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Thornton keeps Yanks contained despite loss

@baseballexis
August 11, 2019

TORONTO -- In what has been an up-and-down season for rookie Blue Jays hurler Trent Thornton, his performance in Sunday’s series finale against the Yankees at Rogers Centre was among the highlights. In Toronto’s 1-0 loss to New York, the 25-year-old right-hander was perfect for four innings before allowing back-to-back

TORONTO -- In what has been an up-and-down season for rookie Blue Jays hurler Trent Thornton, his performance in Sunday’s series finale against the Yankees at Rogers Centre was among the highlights.

In Toronto’s 1-0 loss to New York, the 25-year-old right-hander was perfect for four innings before allowing back-to-back doubles in the fifth, but he stranded runners at third base in both of his last two frames. Thornton completed six innings, allowing one run on three hits, walking one batter, hitting another and striking out six.

Box score

“What helped him with the success this time around was in the counts [we were behind], we made our pitches, we didn’t walk them,” catcher Reese McGuire said. “We made a pitch right there and got a ball in play, and more times than not, it was either a popup or a ground ball. When he was getting ahead, that’s what we wanted, but then when he fell behind, it was also in those moments he made his pitches.”

After failing to get through four innings in his most recent start versus the Rays on Tuesday, the young hurler had everything working against the American League East leaders, using a good mix of his four-seam and two-seam fastballs, to go with a cutter he went to more than usual, along with his splitter and slider. He entered the matchup with a 7.85 ERA in 47 innings against divisional opponents and made a marked improvement.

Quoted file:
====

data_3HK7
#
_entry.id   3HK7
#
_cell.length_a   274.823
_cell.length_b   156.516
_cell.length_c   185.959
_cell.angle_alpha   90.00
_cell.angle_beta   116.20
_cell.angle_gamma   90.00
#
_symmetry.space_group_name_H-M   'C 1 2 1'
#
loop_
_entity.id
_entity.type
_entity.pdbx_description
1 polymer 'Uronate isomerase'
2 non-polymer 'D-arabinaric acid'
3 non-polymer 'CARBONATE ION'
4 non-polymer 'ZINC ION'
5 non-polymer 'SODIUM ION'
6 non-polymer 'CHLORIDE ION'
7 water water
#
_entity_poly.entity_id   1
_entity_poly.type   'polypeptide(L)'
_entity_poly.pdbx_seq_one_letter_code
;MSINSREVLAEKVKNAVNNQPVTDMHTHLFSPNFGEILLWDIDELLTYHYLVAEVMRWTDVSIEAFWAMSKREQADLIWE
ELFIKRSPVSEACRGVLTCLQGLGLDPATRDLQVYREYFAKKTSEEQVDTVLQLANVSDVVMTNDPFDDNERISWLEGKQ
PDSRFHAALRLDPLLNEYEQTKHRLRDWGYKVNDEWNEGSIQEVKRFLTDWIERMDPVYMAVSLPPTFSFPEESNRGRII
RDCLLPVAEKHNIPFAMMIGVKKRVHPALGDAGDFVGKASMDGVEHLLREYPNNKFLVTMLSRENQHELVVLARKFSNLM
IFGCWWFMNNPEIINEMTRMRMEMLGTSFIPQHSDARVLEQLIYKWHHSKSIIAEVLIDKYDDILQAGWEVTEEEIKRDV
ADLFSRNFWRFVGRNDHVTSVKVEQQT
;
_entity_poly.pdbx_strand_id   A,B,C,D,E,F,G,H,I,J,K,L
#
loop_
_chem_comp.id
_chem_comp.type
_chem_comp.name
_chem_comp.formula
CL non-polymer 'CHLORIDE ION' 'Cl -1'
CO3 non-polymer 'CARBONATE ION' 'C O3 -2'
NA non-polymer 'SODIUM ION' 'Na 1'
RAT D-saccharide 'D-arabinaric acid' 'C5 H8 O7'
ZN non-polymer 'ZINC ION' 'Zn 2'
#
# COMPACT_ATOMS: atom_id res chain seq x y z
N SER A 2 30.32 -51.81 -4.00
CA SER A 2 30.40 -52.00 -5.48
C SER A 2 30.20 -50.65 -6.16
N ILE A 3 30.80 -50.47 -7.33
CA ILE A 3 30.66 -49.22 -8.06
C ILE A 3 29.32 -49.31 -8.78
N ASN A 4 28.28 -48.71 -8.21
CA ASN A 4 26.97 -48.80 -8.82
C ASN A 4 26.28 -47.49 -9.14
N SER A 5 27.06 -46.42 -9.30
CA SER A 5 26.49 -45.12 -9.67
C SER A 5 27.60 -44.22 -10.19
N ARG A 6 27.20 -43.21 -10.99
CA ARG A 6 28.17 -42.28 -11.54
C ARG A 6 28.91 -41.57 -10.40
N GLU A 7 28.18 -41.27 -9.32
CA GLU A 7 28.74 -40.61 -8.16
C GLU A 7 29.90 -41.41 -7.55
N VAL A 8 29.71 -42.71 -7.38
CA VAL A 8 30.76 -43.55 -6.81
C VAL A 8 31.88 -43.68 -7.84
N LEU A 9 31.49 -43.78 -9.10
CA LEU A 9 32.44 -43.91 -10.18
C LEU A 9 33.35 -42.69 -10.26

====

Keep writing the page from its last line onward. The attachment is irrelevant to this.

“The cutter was definitely a big pitch for me today,” Thornton said. “It was kind of coming out of the fastball tunnel and it was biting at the end. I thought Reese did a great job back there, called a great game. There are a lot of positives to take out of that.”

Added McGuire: “Mixing the two-seamer in there makes his four-seam better, and then the cutter off of the two-seamer or the four-seamer is always a great go-to pitch in any count. And he really had everything working for him, so we just mixed it up.”

The six strikeouts for the freshman pitcher moved Thornton into sole possession of second place among all rookies, with 110 on the season. The 6-foot, 195-pound hurler is behind only San Diego’s Chris Paddack, who has fanned 115 batters this year.

“He was throwing more strikes and he was commanding the zone, that was the key,” Blue Jays manager Charlie Montoyo said. “Against a great lineup, he was really good. And McGuire does a great job behind the plate, framing pitches and stuff, he did a good job.”

Sunday’s start was Thornton’s second since returning from a stint on the injured list with right elbow inflammation, working in a five-man rotation for the first time in his professional career this season. It was an encouraging sign for the future of a young club with a strong offensive core and question marks surrounding its staff.

“There’s a little of everything to take into consideration, when your whole career in the Minor Leagues, especially with the Astros, we were on a six-man rotation, we were piggybacking,” Thornton said. “For me, my first year in the big leagues is the first time I’ve ever been in a five-man rotation. It’s going to take a little bit of adjusting. But any baseball player’s got to make adjustments on a day-to-day basis, so it’s just part of the game.”

Despite Thornton’s impressive efforts, Masahiro Tanaka was even better for the visitors, shutting out the Blue Jays for eight-plus innings while allowing just three hits. One of them was to Bo Bichette -- who had two singles in the matchup -- extending the 21-year-old infielder’s career-opening on-base streak to 14 games.

“We played a really tough game today,” Thornton said. “We were in every at-bat until the very last one. Unfortunately we lost today, but there are a lot of positive things to take out of that.”

Alexis Brudnicki is a reporter/editor for MLB.com based in Toronto. Follow her on Twitter @baseballexis.